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It’s a Sunday morning in January in Los Angeles—blue
skies, sun’s out, birds chirping in trees. Inside my house, the 8-year-old
emits a scream that could shatter eardrums.
“Mommy! Momm-eee! Tell him to stop it!”
“Nyah-nyah-nyah-nyah,” taunts the 13-year-old.
“Aagh!” screams his little sister.
“You’re an idiot,” he sneers.
There was a time when this boy couldn’t wait for his little
sister to be born. But that was eight years ago, and times have changed. They
fight about everything, down to the way they look at each other. I have adult
friends who still harbor childhood grudges against their siblings. I don’t want
this to be my son and daughter.
So this Sunday, I strong-arm them into an act of
cooperation. We’re going to the farmer’s market a mile away—the dog and me on
foot, the kids on their bikes.
“Be nice,” I say to
the oldest, as he and his sister head out. “Keep her pace. Remember she’s only 8.”
But I know that’s not enough. “If I arrive and find out
there were any fights, no waffles from the waffle stand.”
I remind him: 'Be nice. Take care of her.'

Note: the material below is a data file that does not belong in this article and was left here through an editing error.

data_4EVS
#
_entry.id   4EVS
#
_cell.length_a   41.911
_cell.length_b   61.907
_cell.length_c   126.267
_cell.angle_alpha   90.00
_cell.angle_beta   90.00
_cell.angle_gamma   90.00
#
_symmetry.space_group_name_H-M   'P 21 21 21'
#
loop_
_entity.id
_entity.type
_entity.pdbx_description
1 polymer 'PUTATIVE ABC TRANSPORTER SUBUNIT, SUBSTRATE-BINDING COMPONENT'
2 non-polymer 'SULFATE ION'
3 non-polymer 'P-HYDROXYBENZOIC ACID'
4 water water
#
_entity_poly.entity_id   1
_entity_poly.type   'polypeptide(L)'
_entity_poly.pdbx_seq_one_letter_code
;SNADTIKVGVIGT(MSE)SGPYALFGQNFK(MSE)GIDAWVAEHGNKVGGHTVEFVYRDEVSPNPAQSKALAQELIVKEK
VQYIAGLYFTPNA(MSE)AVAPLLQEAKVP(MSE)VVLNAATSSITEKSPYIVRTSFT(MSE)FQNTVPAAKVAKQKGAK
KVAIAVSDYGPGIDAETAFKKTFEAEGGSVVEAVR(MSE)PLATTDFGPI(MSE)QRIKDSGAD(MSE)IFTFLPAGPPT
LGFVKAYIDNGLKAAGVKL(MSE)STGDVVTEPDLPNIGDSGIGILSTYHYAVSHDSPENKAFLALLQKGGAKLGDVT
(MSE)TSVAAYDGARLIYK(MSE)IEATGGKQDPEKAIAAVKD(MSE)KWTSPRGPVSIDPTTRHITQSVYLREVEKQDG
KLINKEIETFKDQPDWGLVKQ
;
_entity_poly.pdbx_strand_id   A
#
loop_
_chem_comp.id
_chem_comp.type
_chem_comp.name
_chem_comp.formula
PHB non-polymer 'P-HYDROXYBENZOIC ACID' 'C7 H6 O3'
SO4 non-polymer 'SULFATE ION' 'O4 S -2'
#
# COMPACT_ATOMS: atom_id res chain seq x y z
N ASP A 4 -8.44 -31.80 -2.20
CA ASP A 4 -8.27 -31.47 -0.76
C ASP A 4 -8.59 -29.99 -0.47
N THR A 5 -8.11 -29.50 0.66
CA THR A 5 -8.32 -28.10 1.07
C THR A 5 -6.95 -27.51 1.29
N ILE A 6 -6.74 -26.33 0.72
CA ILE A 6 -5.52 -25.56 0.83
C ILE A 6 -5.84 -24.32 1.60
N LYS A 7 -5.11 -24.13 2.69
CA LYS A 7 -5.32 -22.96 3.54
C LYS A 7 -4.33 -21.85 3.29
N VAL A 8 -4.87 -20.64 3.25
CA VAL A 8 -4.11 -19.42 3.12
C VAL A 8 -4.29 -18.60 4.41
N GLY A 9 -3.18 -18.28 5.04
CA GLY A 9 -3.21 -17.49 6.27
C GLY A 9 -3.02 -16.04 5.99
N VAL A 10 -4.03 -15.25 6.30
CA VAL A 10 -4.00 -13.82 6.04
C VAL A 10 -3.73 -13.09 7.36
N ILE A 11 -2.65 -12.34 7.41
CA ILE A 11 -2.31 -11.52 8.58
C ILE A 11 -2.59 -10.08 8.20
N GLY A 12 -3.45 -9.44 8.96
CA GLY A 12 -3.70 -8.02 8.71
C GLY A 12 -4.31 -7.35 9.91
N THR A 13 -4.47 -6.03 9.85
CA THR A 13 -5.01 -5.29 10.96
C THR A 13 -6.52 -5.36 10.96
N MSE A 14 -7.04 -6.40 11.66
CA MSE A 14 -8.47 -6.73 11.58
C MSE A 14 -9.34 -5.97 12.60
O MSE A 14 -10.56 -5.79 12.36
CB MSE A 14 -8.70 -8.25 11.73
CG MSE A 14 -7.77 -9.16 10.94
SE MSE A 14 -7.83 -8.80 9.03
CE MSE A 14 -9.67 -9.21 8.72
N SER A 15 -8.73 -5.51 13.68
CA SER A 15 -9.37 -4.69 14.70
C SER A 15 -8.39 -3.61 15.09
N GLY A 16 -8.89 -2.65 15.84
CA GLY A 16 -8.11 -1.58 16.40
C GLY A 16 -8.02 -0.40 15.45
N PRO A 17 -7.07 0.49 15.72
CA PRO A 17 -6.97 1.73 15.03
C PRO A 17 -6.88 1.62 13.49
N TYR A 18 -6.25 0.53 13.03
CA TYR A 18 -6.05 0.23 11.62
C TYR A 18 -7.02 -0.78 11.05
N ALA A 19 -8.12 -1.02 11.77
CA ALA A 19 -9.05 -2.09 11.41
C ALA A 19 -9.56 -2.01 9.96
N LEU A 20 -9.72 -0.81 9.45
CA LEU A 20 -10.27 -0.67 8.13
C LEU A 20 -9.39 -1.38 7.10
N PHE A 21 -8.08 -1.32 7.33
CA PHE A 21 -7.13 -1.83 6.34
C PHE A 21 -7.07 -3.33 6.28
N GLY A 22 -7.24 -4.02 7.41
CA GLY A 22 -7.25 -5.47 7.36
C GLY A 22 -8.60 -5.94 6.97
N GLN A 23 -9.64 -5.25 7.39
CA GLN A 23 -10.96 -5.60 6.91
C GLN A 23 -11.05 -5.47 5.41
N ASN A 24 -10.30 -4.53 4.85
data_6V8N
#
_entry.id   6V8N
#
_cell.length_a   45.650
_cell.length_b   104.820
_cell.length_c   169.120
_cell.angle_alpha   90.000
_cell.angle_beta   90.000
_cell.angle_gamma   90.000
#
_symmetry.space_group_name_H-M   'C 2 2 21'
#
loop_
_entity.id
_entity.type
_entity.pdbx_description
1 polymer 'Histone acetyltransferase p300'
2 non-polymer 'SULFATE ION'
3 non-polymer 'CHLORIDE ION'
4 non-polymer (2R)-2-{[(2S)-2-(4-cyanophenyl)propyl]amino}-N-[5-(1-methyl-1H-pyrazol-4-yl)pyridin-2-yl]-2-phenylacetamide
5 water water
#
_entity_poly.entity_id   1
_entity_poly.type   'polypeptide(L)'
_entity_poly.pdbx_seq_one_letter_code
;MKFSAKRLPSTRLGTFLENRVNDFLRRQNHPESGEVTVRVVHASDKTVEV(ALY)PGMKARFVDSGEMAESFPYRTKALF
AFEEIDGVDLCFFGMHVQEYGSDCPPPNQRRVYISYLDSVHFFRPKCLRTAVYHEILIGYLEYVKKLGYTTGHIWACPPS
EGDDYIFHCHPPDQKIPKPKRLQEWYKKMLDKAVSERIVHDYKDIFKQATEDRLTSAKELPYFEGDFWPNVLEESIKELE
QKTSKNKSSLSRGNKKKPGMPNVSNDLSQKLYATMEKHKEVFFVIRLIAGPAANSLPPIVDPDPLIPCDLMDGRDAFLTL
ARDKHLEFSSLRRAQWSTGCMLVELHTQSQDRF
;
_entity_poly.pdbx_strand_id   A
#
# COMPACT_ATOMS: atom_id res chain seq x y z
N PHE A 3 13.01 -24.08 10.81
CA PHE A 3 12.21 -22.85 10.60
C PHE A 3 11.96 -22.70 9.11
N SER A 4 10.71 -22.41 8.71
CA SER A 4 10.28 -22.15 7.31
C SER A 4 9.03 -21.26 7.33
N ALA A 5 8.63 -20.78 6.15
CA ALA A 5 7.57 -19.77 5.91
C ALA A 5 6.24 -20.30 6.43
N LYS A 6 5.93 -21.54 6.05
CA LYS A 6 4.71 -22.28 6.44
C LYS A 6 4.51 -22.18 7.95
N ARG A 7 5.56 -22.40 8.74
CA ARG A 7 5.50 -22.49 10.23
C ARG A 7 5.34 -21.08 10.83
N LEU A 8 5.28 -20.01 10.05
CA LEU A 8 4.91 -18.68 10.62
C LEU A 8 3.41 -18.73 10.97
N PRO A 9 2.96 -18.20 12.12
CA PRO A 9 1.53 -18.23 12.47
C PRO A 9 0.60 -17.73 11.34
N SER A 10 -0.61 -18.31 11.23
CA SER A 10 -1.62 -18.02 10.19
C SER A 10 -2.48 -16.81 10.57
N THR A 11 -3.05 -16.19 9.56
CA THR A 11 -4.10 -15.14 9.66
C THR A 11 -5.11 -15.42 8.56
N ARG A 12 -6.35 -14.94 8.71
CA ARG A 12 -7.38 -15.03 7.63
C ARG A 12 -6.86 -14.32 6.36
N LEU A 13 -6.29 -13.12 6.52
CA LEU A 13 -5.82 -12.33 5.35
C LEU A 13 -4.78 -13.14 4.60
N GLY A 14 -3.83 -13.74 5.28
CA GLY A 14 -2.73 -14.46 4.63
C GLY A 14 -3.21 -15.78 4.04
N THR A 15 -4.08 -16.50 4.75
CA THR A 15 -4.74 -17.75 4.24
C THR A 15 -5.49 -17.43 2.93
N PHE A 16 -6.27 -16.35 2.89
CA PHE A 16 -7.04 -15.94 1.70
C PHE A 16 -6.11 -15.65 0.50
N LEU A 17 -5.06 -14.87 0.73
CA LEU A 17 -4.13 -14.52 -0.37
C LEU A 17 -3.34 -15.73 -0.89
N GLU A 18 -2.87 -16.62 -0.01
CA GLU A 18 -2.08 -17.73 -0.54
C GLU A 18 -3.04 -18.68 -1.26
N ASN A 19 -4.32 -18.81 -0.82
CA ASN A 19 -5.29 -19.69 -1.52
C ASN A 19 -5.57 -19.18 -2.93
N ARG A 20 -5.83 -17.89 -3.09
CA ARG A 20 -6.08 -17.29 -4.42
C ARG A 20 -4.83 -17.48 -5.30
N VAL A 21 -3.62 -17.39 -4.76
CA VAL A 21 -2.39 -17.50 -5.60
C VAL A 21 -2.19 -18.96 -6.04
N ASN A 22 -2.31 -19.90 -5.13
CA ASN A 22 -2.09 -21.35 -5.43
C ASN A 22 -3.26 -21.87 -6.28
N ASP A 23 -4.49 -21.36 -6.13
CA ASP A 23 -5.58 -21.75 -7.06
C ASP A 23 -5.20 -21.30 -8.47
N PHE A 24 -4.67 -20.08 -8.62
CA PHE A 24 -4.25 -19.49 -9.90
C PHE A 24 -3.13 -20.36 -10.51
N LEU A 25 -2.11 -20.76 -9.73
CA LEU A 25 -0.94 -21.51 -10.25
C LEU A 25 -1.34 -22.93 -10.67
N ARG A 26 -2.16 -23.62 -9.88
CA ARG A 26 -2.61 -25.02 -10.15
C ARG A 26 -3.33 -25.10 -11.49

That does the trick. They bike over in peace, and we have an
incident-free market visit to boot. As we leave, I hand them their backpacks
filled with produce to carry home. They go to collect their bikes, and I remind him: “Be nice. Take care of her.”
But he’s already walking away, one step ahead of her, waving
his hand in the air. He knows, he knows.
About five minutes
later, I’m walking back home up a hill when I hear, “Hi, Mom!” It’s my oldest,
pulling up beside me on his bike.
“Where’s your sister?” The child is nowhere in sight.
“She’s right behind me,” he says.
So we wait. A minute passes. Two. Three. I crane my neck to look past him down the road, and that’s when I see her, a little figure with a pink backpack, hunched over her bike, which is weaving from one side of the bike lane to the other. I know at a glance that she's crying.
The bike lane is wide, and she’s well within its limits. Still, if she is this far behind, she had to navigate at least one intersection on her own. I don’t even want to think about what could have happened—but I want him to imagine it.
“She’s only 8,” I say to my son. “She can’t keep your pace. Look. You’ve put her in danger.” Cars pass by regularly. She looks pretty small in comparison.